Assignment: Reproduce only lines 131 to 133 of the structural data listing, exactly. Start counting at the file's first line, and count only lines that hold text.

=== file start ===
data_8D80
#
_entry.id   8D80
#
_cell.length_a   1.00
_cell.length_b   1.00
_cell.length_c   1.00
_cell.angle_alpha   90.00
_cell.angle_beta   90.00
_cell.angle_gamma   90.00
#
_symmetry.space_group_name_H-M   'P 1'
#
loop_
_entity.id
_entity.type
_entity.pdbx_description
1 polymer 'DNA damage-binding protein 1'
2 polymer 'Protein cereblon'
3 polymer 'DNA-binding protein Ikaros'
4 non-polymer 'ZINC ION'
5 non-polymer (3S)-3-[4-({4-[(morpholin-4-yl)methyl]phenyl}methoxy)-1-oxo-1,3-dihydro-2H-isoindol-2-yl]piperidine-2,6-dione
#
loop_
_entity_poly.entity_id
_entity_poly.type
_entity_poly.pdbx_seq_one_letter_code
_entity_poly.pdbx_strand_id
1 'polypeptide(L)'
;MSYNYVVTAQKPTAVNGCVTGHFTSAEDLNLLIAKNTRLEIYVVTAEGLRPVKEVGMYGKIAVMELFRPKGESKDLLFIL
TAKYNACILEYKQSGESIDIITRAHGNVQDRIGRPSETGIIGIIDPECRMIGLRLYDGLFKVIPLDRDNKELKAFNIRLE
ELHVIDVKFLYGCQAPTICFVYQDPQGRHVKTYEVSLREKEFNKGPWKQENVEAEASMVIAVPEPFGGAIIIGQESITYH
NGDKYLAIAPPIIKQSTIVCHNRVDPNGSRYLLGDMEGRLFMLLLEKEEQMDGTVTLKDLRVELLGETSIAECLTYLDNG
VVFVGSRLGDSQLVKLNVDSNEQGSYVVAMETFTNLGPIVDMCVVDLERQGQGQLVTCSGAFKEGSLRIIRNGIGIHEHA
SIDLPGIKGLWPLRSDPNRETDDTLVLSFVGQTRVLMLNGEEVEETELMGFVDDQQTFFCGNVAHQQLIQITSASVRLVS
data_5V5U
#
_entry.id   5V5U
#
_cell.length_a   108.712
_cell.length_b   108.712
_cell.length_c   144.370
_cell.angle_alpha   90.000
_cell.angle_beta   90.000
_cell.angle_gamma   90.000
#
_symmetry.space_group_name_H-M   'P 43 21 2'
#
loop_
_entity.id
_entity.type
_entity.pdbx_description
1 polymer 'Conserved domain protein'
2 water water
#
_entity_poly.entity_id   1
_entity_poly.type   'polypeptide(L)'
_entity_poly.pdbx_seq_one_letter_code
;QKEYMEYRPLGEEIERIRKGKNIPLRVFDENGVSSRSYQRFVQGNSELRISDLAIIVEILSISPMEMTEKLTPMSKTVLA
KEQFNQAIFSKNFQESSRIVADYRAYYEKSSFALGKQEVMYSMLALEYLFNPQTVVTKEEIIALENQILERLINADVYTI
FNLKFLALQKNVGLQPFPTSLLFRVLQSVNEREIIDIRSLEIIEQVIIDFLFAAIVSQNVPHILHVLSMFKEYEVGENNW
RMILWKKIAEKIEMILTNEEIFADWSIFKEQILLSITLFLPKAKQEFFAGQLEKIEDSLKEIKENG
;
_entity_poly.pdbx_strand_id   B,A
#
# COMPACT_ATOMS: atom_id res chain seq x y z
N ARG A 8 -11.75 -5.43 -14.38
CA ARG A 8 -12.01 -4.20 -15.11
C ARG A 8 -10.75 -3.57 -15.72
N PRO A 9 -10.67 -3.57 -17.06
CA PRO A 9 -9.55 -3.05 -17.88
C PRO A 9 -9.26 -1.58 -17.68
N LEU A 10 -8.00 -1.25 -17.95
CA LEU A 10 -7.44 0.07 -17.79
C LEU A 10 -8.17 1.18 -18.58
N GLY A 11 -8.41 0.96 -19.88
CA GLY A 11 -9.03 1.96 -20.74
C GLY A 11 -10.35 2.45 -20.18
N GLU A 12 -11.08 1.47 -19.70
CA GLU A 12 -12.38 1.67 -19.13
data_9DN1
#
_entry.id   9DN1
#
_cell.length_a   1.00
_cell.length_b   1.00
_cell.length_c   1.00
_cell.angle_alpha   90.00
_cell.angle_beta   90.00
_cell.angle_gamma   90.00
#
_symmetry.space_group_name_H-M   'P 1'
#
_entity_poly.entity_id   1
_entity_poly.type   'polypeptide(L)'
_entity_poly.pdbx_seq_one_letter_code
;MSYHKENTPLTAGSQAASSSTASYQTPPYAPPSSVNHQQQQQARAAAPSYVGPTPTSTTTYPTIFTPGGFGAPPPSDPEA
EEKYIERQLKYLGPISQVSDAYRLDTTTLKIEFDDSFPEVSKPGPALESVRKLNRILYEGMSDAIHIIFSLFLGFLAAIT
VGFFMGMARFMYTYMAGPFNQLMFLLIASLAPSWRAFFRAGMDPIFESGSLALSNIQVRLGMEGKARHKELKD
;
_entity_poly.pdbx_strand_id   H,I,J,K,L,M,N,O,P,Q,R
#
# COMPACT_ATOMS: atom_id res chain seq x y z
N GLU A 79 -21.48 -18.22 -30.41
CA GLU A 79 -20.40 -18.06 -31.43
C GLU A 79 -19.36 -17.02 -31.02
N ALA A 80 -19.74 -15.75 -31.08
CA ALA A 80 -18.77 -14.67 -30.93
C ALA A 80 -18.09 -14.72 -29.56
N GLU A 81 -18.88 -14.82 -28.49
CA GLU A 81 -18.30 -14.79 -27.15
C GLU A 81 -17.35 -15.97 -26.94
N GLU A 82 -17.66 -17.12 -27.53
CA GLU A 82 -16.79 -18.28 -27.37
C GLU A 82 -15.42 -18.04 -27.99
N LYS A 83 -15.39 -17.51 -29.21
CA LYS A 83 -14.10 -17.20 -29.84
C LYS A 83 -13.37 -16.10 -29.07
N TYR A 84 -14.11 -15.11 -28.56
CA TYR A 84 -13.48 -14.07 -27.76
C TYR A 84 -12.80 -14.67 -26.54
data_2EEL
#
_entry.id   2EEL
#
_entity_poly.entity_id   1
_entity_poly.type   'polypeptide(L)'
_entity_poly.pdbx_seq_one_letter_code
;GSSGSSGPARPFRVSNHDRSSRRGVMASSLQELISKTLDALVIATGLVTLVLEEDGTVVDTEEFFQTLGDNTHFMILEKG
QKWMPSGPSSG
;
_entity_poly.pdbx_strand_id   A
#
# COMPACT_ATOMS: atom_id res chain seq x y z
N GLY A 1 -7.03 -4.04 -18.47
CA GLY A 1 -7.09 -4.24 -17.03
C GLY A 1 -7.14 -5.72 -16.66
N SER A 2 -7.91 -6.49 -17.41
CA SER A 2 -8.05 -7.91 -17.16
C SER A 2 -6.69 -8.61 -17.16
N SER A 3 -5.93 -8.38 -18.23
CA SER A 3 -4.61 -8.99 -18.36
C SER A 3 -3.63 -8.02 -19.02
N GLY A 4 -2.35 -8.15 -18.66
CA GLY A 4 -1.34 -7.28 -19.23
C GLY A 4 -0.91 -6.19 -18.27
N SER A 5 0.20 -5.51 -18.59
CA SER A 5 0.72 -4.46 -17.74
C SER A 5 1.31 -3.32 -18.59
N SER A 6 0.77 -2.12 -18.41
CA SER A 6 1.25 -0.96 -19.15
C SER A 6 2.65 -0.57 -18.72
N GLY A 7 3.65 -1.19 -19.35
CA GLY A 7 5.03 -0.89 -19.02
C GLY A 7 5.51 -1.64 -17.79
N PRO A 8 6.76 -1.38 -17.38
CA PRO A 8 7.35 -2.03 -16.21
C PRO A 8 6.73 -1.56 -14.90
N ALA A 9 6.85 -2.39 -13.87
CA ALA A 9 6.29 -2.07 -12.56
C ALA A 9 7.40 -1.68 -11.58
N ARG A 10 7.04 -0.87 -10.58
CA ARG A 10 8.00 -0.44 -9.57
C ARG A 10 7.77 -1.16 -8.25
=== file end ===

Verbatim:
;
_entity_poly.pdbx_strand_id   A
#